Campaign for Science and Engineering
|Formation||1986 (Name changed in 2005)|
|Legal status||Non-profit organisation, company limited by guarantee|
|Purpose||Promoting science and engineering in the UK|
|Dr Sarah Main|
The Campaign for Science and Engineering (CaSE) is a non-profit organization which promotes science and engineering in the UK. It focuses on arguing for more research funding, promoting a high-tech and knowledge-based economy, highlighting the need for top-quality science and maths education at all levels, and scrutinising the mechanisms by which government uses science and evidence.
The Campaign for Science and Engineering was founded as Save British Science (SBS) in January 1986. The organisation started out when 1,500 scientists banded together to pay for an advert in The Times. It called on the Prime Minister, Margaret Thatcher to 'Save British Science'.
The organisation changed its name to the Campaign for Science and Engineering in 2005. Many of the original 1,500 subscribers still support CaSE, but the group began to attract organisations to give official support, including universities, funding bodies, learned and professional societies, charities, businesses and unions. CaSE now has over 100 official supporters.
CaSE is based in Gordon Square, in Bloomsbury, London. It receives its funding from its members. It has over 100 member organisations, and they currently include companies such as Astra Zeneca, GlaxoSmithKline, Google, and Rolls-Royce; universities such as the University of Oxford and University of Cambridge; societies such as the Society of Biology, Institute of Physics, and Royal Society of Chemistry; and charities including the Wellcome Trust and Cancer Research UK.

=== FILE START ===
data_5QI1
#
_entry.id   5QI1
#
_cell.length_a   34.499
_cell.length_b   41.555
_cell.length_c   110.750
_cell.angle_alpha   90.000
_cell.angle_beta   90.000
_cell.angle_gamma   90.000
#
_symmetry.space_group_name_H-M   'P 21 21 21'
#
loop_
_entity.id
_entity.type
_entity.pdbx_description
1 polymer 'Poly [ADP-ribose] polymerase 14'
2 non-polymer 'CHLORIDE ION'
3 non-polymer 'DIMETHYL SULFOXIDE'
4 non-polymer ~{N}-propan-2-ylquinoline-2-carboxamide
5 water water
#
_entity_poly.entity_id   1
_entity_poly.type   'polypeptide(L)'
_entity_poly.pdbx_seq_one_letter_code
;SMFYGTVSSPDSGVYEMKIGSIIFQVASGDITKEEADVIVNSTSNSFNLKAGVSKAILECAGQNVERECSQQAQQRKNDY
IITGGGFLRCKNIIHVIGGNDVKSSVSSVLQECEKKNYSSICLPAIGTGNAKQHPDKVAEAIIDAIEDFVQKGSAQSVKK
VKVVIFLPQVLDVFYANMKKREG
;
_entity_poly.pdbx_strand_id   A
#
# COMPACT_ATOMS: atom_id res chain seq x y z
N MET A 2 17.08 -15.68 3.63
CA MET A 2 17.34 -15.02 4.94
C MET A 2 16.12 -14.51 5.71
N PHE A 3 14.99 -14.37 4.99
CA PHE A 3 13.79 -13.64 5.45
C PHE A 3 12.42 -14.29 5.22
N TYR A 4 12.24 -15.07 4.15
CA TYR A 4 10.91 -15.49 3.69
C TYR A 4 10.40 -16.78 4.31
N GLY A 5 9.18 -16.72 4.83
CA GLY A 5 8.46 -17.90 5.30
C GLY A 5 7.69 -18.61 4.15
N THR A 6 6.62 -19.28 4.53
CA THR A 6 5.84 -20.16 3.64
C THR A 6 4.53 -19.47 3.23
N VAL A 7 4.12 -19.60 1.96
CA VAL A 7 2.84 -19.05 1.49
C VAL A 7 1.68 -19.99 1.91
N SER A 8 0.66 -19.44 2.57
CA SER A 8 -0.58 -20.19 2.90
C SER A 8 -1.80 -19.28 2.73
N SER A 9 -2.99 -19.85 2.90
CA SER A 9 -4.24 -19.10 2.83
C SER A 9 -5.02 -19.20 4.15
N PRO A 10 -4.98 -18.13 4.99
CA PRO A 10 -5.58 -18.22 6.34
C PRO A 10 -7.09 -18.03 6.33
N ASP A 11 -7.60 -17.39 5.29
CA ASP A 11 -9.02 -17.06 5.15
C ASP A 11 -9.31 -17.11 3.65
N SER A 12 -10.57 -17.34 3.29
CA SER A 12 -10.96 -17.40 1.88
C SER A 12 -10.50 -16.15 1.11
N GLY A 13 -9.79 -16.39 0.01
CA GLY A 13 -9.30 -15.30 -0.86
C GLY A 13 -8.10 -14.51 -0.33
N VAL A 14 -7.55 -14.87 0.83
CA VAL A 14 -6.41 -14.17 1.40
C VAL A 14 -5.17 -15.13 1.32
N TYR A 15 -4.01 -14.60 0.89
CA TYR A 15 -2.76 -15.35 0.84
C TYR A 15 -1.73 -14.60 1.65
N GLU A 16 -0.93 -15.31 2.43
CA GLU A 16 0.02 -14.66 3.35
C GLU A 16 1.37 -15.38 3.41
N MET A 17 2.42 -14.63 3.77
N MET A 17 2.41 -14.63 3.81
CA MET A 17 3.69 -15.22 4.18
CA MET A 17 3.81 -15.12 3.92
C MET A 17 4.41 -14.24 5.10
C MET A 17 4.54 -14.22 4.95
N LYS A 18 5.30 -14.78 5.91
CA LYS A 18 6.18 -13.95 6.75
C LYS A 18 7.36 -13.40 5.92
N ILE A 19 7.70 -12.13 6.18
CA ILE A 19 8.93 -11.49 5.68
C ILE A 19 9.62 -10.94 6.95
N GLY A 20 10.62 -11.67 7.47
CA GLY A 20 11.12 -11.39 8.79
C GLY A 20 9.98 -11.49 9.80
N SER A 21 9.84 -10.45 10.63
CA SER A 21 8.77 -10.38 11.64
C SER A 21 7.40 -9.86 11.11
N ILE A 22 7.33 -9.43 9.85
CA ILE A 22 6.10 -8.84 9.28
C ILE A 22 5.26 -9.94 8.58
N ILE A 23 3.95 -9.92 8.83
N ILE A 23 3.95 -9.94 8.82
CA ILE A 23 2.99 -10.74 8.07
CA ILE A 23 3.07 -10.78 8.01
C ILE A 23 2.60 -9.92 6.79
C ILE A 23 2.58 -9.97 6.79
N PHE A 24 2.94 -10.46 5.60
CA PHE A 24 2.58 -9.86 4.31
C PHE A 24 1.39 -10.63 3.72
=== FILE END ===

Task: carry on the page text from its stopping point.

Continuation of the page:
CaSE has a Board of Directors who meet several times each year, to discuss CaSE's strategy and set its campaigning priorities. Professor Hugh Griffiths FREng is the current Chairman. It also has an Advisory Council of distinguished scientists, engineers, industrialists and parliamentarians who are concerned about the health of British science. This includes Nobel laureates: Professor Antony Hewish FRS; Professor Sir Aaron Klug FRS; Professor Sir Harold Kroto FRS; Professor Sir Paul Nurse PRS; and Professor Sir John E. Walker FRS, amongst 23 other Fellows of the Royal Society.
Areas of focus
CaSE focuses its activity on cross-sectoral issues such as science funding, immigration, education, and tax and innovation policies. In 2010, CaSE played a key role in the Science is Vital campaign, which lobbied against cuts to the UK science budget in the Comprehensive Spending Review of October that year. The science budget was frozen in the final review.
A record of issues with which CaSE is concerned and active is maintained on its website.
- MacIlwain, C. (2010). "World view: Save British science, again". Nature 467 (7313): 269. doi:10.1038/467269a. PMID 20844513.
- Nordling, L. (2005). "On the CaSE". The Guardian
- Khan, I. (2011). "Government science advice should rest on trust". New Scientist
- "Original advertisement for Save British Science". Retrieved 2011-02-11.
- "Members of the Campaign for Science and Engineering". Retrieved 2012-02-09.
- "Board of Directors of the Campaign for Science and Engineering". Retrieved 2012-02-09.
- "Advisory Council of the Campaign for Science and Engineering". Retrieved 2012-02-09.
- "Science is Vital". Retrieved 2011-02-11.
- "Academics celebrate as science budget frozen". The Independent (London). 2010-10-20. Retrieved 2011-02-11.